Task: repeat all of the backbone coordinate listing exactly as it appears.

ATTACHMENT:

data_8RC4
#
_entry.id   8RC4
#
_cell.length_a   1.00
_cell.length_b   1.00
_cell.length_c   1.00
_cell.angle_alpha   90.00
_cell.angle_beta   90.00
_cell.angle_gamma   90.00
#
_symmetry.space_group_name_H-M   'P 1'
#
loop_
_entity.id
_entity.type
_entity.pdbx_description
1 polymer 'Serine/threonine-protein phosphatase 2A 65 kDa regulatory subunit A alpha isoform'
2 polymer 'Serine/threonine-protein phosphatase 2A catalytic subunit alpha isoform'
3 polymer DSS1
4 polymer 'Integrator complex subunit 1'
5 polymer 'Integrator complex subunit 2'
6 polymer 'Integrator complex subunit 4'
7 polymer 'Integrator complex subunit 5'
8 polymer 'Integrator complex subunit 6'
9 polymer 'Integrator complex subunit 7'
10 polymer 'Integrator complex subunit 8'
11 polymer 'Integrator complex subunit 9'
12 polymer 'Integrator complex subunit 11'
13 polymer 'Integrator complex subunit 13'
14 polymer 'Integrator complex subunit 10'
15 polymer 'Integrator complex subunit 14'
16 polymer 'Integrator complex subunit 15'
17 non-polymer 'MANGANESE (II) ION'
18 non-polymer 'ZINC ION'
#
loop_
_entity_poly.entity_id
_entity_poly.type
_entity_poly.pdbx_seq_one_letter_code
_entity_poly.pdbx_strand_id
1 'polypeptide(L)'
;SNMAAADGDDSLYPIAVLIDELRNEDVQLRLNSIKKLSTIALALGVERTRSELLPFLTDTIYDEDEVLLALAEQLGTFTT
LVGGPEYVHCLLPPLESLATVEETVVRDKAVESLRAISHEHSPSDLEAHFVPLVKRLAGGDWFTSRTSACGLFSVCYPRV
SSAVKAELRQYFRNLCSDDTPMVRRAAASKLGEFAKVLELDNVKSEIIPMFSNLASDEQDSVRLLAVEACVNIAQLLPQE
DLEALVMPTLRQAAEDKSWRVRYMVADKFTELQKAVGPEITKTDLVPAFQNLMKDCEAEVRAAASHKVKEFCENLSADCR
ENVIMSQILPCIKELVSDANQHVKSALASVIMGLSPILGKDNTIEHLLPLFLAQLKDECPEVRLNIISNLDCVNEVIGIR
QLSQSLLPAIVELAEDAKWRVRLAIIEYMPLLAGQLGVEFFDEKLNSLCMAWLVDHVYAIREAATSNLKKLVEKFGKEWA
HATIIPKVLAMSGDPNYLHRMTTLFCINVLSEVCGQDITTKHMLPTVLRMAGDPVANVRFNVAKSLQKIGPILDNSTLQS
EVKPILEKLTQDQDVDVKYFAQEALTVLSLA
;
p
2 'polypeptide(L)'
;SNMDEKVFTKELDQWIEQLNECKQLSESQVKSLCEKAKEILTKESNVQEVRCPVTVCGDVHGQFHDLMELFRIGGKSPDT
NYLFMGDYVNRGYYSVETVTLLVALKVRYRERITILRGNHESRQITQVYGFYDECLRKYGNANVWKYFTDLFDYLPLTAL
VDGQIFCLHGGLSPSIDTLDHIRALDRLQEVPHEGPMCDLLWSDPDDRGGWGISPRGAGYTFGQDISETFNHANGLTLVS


data_8RC4
#
_entry.id   8RC4
#
_cell.length_a   1.00
_cell.length_b   1.00
_cell.length_c   1.00
_cell.angle_alpha   90.00
_cell.angle_beta   90.00
_cell.angle_gamma   90.00
#
_symmetry.space_group_name_H-M   'P 1'
#
loop_
_entity.id
_entity.type
_entity.pdbx_description
1 polymer 'Serine/threonine-protein phosphatase 2A 65 kDa regulatory subunit A alpha isoform'
2 polymer 'Serine/threonine-protein phosphatase 2A catalytic subunit alpha isoform'
3 polymer DSS1
4 polymer 'Integrator complex subunit 1'
5 polymer 'Integrator complex subunit 2'
6 polymer 'Integrator complex subunit 4'
7 polymer 'Integrator complex subunit 5'
8 polymer 'Integrator complex subunit 6'
9 polymer 'Integrator complex subunit 7'
10 polymer 'Integrator complex subunit 8'
11 polymer 'Integrator complex subunit 9'
12 polymer 'Integrator complex subunit 11'
13 polymer 'Integrator complex subunit 13'
14 polymer 'Integrator complex subunit 10'
15 polymer 'Integrator complex subunit 14'
16 polymer 'Integrator complex subunit 15'
17 non-polymer 'MANGANESE (II) ION'
18 non-polymer 'ZINC ION'
#
loop_
_entity_poly.entity_id
_entity_poly.type
_entity_poly.pdbx_seq_one_letter_code
_entity_poly.pdbx_strand_id
1 'polypeptide(L)'
;SNMAAADGDDSLYPIAVLIDELRNEDVQLRLNSIKKLSTIALALGVERTRSELLPFLTDTIYDEDEVLLALAEQLGTFTT
LVGGPEYVHCLLPPLESLATVEETVVRDKAVESLRAISHEHSPSDLEAHFVPLVKRLAGGDWFTSRTSACGLFSVCYPRV
SSAVKAELRQYFRNLCSDDTPMVRRAAASKLGEFAKVLELDNVKSEIIPMFSNLASDEQDSVRLLAVEACVNIAQLLPQE
DLEALVMPTLRQAAEDKSWRVRYMVADKFTELQKAVGPEITKTDLVPAFQNLMKDCEAEVRAAASHKVKEFCENLSADCR
ENVIMSQILPCIKELVSDANQHVKSALASVIMGLSPILGKDNTIEHLLPLFLAQLKDECPEVRLNIISNLDCVNEVIGIR
QLSQSLLPAIVELAEDAKWRVRLAIIEYMPLLAGQLGVEFFDEKLNSLCMAWLVDHVYAIREAATSNLKKLVEKFGKEWA
HATIIPKVLAMSGDPNYLHRMTTLFCINVLSEVCGQDITTKHMLPTVLRMAGDPVANVRFNVAKSLQKIGPILDNSTLQS
EVKPILEKLTQDQDVDVKYFAQEALTVLSLA
;
p
2 'polypeptide(L)'
;SNMDEKVFTKELDQWIEQLNECKQLSESQVKSLCEKAKEILTKESNVQEVRCPVTVCGDVHGQFHDLMELFRIGGKSPDT
NYLFMGDYVNRGYYSVETVTLLVALKVRYRERITILRGNHESRQITQVYGFYDECLRKYGNANVWKYFTDLFDYLPLTAL
VDGQIFCLHGGLSPSIDTLDHIRALDRLQEVPHEGPMCDLLWSDPDDRGGWGISPRGAGYTFGQDISETFNHANGLTLVS